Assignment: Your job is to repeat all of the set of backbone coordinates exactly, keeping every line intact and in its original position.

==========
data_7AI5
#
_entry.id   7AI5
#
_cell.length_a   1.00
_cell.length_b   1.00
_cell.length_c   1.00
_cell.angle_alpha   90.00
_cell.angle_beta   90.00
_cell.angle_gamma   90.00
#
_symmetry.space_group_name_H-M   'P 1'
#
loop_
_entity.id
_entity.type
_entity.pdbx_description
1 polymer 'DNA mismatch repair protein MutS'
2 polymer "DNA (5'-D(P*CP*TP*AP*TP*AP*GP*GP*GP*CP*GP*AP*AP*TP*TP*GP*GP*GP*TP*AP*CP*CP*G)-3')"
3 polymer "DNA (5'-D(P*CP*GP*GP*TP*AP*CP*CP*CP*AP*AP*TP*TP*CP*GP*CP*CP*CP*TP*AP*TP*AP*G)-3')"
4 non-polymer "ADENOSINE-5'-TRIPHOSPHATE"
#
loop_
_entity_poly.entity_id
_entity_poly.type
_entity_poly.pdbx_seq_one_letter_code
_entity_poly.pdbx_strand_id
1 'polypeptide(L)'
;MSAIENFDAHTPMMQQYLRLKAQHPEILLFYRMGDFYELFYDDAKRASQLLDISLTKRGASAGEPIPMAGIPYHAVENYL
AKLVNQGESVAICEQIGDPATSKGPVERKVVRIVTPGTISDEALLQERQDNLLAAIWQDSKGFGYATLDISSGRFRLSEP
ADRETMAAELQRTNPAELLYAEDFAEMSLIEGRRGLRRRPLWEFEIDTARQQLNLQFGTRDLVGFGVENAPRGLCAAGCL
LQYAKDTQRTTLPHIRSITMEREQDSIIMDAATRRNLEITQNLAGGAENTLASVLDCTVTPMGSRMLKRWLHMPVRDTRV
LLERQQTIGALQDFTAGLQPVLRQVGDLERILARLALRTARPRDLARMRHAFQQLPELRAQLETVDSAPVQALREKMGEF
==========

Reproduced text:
data_7AI5
#
_entry.id   7AI5
#
_cell.length_a   1.00
_cell.length_b   1.00
_cell.length_c   1.00
_cell.angle_alpha   90.00
_cell.angle_beta   90.00
_cell.angle_gamma   90.00
#
_symmetry.space_group_name_H-M   'P 1'
#
loop_
_entity.id
_entity.type
_entity.pdbx_description
1 polymer 'DNA mismatch repair protein MutS'
2 polymer "DNA (5'-D(P*CP*TP*AP*TP*AP*GP*GP*GP*CP*GP*AP*AP*TP*TP*GP*GP*GP*TP*AP*CP*CP*G)-3')"
3 polymer "DNA (5'-D(P*CP*GP*GP*TP*AP*CP*CP*CP*AP*AP*TP*TP*CP*GP*CP*CP*CP*TP*AP*TP*AP*G)-3')"
4 non-polymer "ADENOSINE-5'-TRIPHOSPHATE"
#
loop_
_entity_poly.entity_id
_entity_poly.type
_entity_poly.pdbx_seq_one_letter_code
_entity_poly.pdbx_strand_id
1 'polypeptide(L)'
;MSAIENFDAHTPMMQQYLRLKAQHPEILLFYRMGDFYELFYDDAKRASQLLDISLTKRGASAGEPIPMAGIPYHAVENYL
AKLVNQGESVAICEQIGDPATSKGPVERKVVRIVTPGTISDEALLQERQDNLLAAIWQDSKGFGYATLDISSGRFRLSEP
ADRETMAAELQRTNPAELLYAEDFAEMSLIEGRRGLRRRPLWEFEIDTARQQLNLQFGTRDLVGFGVENAPRGLCAAGCL
LQYAKDTQRTTLPHIRSITMEREQDSIIMDAATRRNLEITQNLAGGAENTLASVLDCTVTPMGSRMLKRWLHMPVRDTRV
LLERQQTIGALQDFTAGLQPVLRQVGDLERILARLALRTARPRDLARMRHAFQQLPELRAQLETVDSAPVQALREKMGEF